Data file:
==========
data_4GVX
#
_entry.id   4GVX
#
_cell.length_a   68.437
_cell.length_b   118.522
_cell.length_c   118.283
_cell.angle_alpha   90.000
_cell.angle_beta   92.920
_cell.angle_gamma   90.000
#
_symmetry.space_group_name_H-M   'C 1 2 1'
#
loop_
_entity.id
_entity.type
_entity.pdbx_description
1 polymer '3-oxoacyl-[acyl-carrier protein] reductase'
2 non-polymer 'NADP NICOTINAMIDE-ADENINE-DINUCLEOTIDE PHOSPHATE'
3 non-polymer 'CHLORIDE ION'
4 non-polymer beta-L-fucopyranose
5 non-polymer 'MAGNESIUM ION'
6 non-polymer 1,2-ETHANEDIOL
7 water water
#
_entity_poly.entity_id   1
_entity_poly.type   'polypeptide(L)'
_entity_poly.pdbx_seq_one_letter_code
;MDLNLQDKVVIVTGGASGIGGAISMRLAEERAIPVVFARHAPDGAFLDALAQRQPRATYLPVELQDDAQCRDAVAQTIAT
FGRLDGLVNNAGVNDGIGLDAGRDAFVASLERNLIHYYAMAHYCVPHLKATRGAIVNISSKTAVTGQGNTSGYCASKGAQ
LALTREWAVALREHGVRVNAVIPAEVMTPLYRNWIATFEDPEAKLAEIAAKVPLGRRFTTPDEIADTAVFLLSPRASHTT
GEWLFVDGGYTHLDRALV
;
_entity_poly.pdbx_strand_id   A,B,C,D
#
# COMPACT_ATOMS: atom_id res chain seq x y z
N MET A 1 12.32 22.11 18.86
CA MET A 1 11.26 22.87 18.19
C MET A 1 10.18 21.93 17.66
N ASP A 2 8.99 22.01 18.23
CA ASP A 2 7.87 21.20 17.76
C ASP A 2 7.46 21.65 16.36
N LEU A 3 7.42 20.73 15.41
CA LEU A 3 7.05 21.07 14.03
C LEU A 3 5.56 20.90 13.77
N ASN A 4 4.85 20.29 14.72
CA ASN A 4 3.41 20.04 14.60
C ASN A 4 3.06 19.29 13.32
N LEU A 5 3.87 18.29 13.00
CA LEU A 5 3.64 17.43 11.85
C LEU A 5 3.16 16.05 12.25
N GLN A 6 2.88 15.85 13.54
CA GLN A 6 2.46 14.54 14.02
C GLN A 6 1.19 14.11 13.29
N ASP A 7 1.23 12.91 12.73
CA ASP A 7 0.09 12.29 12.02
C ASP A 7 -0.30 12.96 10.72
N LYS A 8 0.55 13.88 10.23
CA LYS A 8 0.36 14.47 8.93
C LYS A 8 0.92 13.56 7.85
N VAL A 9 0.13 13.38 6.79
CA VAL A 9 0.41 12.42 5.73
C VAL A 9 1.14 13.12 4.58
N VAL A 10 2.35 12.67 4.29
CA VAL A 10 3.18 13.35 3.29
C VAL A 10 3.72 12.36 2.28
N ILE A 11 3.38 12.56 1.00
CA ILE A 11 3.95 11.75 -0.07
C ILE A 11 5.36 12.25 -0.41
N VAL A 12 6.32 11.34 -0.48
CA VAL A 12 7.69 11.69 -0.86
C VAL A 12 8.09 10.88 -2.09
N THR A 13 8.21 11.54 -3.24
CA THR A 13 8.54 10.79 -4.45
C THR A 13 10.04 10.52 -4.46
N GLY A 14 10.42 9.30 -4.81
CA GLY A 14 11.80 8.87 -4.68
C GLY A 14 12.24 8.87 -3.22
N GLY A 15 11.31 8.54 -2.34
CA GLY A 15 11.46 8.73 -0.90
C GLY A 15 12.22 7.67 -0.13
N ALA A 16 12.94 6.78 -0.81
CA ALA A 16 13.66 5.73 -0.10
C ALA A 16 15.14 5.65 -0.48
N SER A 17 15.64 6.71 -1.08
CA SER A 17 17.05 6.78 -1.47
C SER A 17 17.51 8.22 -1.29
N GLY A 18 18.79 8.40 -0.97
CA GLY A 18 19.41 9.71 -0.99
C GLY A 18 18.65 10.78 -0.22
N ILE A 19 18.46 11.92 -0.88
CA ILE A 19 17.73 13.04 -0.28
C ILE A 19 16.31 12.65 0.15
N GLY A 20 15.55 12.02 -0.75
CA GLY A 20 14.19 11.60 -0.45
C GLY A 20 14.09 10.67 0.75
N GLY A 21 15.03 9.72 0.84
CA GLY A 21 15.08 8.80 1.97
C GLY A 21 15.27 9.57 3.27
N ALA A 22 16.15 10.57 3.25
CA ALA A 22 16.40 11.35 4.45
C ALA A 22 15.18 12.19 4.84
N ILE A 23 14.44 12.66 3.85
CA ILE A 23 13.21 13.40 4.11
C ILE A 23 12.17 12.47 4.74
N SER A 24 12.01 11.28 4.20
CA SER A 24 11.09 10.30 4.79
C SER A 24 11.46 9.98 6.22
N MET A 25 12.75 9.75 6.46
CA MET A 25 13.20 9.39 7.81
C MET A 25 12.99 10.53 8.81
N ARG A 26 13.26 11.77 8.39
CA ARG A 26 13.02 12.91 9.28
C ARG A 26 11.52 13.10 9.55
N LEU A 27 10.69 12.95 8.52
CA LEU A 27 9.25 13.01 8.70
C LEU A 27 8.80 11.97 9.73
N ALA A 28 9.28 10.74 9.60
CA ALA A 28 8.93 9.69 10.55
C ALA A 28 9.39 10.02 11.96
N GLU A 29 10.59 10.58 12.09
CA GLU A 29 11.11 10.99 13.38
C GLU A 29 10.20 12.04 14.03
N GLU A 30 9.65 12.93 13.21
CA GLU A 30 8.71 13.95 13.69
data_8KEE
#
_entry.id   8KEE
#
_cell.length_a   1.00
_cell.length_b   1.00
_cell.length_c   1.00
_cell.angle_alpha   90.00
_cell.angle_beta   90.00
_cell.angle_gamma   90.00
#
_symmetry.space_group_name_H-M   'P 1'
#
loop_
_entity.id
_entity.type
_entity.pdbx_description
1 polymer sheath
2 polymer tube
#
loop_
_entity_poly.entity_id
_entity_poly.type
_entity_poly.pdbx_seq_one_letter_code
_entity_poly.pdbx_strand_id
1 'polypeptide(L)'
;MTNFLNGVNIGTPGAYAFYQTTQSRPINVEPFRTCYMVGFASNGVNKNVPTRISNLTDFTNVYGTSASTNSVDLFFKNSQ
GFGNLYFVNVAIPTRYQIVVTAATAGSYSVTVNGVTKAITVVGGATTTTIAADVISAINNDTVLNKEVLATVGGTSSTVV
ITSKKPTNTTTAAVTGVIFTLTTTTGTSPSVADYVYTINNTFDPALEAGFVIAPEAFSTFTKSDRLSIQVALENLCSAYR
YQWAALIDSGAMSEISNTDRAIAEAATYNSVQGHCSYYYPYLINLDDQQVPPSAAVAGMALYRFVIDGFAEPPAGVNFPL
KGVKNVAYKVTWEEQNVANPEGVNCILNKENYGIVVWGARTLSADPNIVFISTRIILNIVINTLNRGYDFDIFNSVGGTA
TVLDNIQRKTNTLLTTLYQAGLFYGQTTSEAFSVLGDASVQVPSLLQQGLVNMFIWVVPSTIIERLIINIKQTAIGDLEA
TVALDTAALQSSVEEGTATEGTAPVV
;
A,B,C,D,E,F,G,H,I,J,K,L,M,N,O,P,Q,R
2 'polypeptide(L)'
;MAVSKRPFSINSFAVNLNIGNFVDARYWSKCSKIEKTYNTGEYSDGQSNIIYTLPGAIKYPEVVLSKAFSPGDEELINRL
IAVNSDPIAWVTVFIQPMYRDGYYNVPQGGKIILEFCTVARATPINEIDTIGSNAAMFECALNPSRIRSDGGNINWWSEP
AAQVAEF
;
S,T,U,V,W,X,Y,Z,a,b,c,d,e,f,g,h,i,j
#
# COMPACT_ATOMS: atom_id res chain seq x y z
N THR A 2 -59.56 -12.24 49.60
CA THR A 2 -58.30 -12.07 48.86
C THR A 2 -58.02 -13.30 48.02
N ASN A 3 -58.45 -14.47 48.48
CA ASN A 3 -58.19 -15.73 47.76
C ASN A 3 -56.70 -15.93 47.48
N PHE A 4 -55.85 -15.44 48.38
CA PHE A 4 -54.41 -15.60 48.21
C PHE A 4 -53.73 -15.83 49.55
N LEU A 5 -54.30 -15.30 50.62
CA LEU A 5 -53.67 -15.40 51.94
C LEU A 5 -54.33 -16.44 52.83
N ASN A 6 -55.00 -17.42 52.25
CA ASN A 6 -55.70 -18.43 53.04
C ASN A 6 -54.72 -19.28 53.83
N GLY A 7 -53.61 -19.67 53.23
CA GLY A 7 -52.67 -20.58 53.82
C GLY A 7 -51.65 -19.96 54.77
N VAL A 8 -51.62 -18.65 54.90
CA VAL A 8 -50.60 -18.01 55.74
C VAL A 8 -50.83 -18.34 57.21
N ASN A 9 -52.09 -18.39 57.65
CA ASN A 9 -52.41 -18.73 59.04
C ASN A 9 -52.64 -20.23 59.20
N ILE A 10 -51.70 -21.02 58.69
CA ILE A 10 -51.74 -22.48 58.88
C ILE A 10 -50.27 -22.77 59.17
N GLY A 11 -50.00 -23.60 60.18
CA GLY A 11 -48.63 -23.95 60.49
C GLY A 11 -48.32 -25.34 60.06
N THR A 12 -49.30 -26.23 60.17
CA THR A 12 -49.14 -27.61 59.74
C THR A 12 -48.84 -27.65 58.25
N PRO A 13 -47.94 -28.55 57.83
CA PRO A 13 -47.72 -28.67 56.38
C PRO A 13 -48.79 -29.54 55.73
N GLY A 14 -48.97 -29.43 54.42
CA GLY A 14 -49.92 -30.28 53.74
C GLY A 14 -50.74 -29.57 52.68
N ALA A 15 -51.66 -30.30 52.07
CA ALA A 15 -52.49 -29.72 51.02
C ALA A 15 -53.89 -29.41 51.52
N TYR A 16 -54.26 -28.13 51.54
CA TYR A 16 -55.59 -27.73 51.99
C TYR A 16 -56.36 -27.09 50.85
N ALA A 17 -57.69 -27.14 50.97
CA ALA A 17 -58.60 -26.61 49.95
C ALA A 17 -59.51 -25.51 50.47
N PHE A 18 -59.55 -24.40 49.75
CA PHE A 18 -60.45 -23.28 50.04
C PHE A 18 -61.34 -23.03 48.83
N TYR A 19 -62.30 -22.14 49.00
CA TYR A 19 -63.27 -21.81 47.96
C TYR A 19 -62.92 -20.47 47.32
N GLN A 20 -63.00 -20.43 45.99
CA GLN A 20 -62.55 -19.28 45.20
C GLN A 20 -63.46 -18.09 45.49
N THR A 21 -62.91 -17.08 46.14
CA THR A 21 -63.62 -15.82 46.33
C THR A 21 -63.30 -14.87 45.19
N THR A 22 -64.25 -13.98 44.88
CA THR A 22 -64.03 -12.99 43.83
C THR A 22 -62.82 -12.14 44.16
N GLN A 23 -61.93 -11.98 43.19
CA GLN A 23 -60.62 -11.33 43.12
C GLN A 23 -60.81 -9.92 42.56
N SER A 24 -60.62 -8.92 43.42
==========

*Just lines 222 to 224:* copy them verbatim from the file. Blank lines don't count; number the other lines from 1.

C TYR A 19 -62.92 -20.47 47.32
N GLN A 20 -63.00 -20.43 45.99
CA GLN A 20 -62.55 -19.28 45.20